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Any Canadian dog lovers traveling to Europe in the next 2-3 months?

Any Canadian dog lovers traveling to Europe in the next 2-3 months?

Dec 13th, 2007, 01:37 AM
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Join Date: Jul 2007
Posts: 506
Any Canadian dog lovers traveling to Europe in the next 2-3 months?

I am looking for some ideas. I live in Portugal and there is a huge problem here with abandonded dogs. Apparently, the summer of 2007 was one of the worst in recent history. About 3 weeks ago, I saw 2 dogs abandoned by the road. I saw them every day for about 1 week and then, saw someone pull over and felt relief b7c I thought that person was going to take them to a shelter. But, unfortunately, that was not what happened. I saw the dogs about 6 days later. They had lost weight. This time, I could get close enough to see them. Both were females and one was about 5 months old. I think the older one is maybe 3 years and looks like a pure bred portuguese pointer which is very popular here (and lovely! She is gold.) Her daughter has the same bone structure but is brindle. Mom was extremely skittish and I couldnīt get her, but I picked up the daughter, am getting her vaccinated and am looking for a new home for her. I would prefer one closer to here, but I have found one in Canada! Life in Canada is definitely better than the alternative and I absolutely canīt keep her as I have 2 already (one rescued 3 months ago).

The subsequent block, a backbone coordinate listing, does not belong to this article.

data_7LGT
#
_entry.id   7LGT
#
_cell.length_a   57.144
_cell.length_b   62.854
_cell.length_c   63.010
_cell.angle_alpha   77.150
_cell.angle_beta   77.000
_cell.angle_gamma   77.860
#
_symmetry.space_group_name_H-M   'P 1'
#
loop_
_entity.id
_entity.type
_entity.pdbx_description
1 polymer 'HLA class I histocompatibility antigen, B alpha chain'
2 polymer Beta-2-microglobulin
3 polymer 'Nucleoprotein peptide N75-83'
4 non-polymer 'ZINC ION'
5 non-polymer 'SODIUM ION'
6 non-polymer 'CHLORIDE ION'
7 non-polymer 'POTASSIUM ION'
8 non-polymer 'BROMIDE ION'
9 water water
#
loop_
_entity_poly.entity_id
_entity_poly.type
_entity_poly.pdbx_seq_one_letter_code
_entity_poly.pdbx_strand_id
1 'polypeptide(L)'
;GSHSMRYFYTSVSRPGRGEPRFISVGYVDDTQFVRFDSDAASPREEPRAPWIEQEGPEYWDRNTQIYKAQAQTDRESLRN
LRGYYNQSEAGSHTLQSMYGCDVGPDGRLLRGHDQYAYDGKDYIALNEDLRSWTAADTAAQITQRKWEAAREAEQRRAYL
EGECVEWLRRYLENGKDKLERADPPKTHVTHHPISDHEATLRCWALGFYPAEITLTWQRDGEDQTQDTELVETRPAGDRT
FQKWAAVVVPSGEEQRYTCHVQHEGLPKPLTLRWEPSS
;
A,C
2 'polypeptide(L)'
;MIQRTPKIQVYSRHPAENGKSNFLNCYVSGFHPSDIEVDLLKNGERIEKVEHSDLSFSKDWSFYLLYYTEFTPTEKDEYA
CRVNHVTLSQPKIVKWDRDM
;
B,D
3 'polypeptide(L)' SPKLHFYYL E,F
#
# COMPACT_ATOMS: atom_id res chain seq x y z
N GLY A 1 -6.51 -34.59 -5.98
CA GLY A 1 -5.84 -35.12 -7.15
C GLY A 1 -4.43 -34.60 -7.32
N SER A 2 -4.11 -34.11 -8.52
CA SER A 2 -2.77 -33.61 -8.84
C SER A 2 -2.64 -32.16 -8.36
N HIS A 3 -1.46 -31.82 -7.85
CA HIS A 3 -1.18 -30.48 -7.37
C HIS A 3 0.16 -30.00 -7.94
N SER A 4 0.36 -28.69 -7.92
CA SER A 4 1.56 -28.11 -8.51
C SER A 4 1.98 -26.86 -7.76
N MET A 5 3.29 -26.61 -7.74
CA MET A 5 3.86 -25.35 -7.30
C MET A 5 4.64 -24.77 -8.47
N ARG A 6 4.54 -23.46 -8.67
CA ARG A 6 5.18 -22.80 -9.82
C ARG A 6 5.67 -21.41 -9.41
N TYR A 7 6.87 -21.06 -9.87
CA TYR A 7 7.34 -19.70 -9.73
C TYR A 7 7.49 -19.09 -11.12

So, I have been checking out reasonable ways to get Brambles to Canada and have found out that a dog traveling with someone is very reasonable.

So, any dog lovers out there willing to help with a rescue? There is a little patch in Heaven for people like you and I would cover all the fees for the dog.

Or, does anyone else have an idea or any of our European readers interested in a lovely portuguese pointer /boxer mix??

If you are, please feel free to email me at slojan2000atyahoodotcom. I also can send pics of Brambles. She is slowly learning manners and is loving playing with my kids and 2 dogs, one of which is cat sized.
SloJan2 is offline  
Dec 13th, 2007, 01:39 AM
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Oops, forgot to add that Brambles ultimate destination is St. Johnīs, but the new owners could have her met in Toronto.

If anyone in Europe is interested, we could discuss travel arrangements...maybe meet in the middle??

Thanks again.
SloJan2 is offline  
Dec 13th, 2007, 01:53 AM